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Pickled

Tofu Banh Mi

Tofu Banh Mi

I love a good banh mi sandwich. And there are plenty of places to get one in Philadelphia. Each, I enjoy for different reasons, and each I’ve taken away elements for designing my own.

Tofu Banh Mi

The key to a memorable vegetarian version isn’t complicated. You need flavorful tofu — i.e., a marinade before it hits the pan. A sauce or spread to lather the bun. And quality, crusty bread. Pickled veggies are an essential, too, but that can go pretty much unsaid.

Tofu Banh Mi

I’ve given my best attempt to take all of this and wrap it into my own tofu banh mi recipe. It’s fun and incredibly easy to make your own picked daikon, and I’d recommend giving it a try. Feel free to throw some other veggies into the brine, too, like jalapeños or carrots. Also, be generous with the curry mayo spread on your bread. It’ll add that hint of creaminess that goes so well with the fresh veg.

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Pickled Radishes

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My coworkers think I’m turning into a radish.

I slice them daily. Put them on everything. And am now photographing them as if they were a bouquet.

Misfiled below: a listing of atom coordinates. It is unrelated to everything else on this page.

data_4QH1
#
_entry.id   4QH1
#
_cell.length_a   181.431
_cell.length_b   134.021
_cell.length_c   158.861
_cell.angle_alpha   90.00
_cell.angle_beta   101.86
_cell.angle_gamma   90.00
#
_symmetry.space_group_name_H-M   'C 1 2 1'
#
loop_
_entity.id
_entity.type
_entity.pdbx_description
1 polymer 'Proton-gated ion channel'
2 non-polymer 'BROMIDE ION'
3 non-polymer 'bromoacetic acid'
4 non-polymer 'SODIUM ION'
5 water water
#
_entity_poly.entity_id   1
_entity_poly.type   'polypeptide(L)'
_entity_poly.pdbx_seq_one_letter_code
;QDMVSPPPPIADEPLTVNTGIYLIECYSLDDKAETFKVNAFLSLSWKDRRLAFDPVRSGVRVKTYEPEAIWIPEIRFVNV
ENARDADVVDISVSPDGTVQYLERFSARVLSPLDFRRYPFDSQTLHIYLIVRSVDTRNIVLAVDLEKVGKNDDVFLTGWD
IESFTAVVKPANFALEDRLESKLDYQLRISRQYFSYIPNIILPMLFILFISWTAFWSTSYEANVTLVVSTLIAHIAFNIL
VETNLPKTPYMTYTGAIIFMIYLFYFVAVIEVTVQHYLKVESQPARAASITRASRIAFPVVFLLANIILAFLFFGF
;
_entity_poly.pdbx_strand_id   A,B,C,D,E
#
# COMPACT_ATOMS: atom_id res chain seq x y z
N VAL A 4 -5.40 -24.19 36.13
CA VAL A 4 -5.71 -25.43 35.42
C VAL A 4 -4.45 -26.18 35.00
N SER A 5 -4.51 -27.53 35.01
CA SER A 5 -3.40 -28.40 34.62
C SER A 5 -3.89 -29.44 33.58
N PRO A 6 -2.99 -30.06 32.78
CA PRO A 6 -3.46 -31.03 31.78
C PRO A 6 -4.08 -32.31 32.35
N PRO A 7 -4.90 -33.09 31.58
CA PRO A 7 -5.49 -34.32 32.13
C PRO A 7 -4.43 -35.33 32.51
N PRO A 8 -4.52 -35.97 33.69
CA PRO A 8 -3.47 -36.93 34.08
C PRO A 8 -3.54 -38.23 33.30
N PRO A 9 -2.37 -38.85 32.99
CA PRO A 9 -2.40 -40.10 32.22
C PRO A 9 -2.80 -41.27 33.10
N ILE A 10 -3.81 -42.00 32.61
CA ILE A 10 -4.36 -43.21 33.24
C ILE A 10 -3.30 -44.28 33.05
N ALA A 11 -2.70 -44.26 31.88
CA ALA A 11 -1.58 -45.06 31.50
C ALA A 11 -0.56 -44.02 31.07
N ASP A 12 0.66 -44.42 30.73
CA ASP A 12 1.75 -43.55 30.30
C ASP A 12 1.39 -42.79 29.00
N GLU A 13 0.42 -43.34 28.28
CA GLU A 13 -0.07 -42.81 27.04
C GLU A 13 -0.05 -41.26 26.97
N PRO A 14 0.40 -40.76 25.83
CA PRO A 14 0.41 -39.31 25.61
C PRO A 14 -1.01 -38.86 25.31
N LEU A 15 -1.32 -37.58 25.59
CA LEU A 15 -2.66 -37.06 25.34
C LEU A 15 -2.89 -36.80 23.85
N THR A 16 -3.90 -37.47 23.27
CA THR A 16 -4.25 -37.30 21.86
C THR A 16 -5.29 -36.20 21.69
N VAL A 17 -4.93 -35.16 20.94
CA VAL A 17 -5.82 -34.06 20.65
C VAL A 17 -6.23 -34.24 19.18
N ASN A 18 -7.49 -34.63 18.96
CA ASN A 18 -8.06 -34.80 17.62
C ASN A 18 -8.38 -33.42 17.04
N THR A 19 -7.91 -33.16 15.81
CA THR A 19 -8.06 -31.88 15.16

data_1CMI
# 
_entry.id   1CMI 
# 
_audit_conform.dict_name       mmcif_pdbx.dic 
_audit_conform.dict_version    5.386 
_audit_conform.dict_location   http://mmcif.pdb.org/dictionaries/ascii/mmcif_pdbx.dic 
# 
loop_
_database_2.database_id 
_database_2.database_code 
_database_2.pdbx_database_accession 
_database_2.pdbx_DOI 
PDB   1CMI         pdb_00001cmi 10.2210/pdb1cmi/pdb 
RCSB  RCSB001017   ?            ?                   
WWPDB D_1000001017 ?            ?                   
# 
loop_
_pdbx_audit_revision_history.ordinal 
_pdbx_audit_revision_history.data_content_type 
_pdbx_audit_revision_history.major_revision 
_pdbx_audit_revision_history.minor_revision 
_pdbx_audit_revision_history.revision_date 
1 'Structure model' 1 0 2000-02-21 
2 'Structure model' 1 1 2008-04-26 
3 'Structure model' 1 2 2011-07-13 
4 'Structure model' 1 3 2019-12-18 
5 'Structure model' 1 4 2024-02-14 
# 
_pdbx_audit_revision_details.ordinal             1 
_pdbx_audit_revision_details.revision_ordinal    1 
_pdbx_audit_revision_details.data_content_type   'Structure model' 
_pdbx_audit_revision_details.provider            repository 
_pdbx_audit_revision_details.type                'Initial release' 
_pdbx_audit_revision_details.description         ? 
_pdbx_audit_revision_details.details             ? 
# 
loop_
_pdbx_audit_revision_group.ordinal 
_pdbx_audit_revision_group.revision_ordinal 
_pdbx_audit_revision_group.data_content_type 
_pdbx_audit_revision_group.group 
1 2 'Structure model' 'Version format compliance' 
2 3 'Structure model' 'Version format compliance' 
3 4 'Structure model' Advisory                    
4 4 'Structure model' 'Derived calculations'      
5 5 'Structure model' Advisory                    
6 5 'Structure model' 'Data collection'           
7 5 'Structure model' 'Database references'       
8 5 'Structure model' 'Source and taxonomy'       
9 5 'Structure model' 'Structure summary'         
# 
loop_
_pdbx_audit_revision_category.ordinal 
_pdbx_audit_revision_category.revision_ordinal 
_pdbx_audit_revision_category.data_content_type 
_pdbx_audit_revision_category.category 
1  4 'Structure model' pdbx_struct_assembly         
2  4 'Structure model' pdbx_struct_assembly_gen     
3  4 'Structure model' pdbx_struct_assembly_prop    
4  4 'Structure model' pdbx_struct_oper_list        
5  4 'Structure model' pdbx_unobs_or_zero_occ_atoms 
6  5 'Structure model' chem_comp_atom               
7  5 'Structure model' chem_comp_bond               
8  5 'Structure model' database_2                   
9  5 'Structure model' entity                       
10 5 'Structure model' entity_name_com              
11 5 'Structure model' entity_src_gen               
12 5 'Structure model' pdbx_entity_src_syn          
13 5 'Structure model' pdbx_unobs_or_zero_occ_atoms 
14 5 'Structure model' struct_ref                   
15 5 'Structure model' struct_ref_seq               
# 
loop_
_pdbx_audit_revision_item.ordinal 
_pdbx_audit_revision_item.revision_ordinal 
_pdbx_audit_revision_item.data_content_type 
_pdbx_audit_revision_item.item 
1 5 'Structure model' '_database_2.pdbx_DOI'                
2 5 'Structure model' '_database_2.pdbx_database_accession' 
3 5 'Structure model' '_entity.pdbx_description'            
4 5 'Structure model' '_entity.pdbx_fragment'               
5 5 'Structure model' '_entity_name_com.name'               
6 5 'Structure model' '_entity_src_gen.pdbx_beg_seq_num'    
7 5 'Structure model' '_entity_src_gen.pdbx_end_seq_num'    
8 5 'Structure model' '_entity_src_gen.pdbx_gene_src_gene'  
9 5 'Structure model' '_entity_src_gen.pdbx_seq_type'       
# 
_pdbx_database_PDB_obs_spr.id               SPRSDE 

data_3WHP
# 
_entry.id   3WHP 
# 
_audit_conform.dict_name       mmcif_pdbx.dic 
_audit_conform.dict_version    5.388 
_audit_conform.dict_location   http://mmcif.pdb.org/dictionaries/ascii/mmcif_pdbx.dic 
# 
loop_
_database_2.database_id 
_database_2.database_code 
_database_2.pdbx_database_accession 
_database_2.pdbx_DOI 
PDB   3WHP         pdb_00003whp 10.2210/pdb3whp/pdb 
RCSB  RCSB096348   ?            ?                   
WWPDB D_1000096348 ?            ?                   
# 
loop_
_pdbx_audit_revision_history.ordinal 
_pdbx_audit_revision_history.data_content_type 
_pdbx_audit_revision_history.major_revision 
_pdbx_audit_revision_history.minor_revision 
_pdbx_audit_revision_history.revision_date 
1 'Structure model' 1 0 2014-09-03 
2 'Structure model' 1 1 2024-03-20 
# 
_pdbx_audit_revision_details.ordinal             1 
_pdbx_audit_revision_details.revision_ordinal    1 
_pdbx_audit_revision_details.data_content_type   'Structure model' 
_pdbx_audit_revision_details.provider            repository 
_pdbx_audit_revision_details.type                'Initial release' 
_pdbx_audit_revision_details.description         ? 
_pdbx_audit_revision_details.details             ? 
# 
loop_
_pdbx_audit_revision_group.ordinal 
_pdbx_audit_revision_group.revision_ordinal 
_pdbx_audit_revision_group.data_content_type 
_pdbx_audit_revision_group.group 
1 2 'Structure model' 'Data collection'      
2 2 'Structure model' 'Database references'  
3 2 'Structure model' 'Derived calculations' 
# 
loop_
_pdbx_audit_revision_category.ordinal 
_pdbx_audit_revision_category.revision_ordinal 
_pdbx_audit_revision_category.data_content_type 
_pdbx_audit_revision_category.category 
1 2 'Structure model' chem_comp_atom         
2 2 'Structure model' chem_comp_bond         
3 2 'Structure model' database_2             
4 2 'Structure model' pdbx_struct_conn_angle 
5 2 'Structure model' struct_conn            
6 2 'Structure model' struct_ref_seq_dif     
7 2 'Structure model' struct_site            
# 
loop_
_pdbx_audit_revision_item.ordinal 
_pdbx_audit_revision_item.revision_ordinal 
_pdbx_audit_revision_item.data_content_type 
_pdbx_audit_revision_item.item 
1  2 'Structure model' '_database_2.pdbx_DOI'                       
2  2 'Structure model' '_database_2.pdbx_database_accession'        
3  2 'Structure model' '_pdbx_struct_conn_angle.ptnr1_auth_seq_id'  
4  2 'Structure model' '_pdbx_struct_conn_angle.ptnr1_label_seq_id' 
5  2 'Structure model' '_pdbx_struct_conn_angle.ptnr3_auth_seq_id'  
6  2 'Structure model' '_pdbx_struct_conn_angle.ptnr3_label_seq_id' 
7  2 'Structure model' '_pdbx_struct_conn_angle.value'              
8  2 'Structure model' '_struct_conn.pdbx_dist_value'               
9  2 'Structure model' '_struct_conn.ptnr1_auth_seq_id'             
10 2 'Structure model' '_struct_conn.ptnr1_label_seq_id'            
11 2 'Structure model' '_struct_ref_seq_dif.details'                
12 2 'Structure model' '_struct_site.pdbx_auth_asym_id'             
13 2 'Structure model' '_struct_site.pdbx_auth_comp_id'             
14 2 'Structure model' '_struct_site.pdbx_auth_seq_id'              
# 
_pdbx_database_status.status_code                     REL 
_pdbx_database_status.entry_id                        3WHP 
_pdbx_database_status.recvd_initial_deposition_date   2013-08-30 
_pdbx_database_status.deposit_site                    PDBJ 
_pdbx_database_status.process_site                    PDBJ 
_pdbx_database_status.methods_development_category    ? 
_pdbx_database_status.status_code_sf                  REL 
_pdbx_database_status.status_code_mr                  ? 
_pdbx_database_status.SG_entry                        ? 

Radishes > peonies, wouldn’t you agree?

Pickled Radishes

Anyway, thanks to a garden plot full of them, I currently have what feels like an endless supply of radishes. And after this recipe, I finally have a more-than-exciting way to enjoy them.

These pickles are awesome. Awesome, awesome, awesome.

Radishes

I could eat these by the fork. Crisp, slightly tangy, and with a hint of spice, this is one flavorful and addicting pickle, worthy of being served all on its own. Although, add it to a cheese plate, or atop a fresh salad, and I would never argue against that. I could also easily see these chopped up and tossed into a spring egg or potato salad. Or on top a slightly fancier version of Avocado Radish Toast. Yum.

Pickled Radishes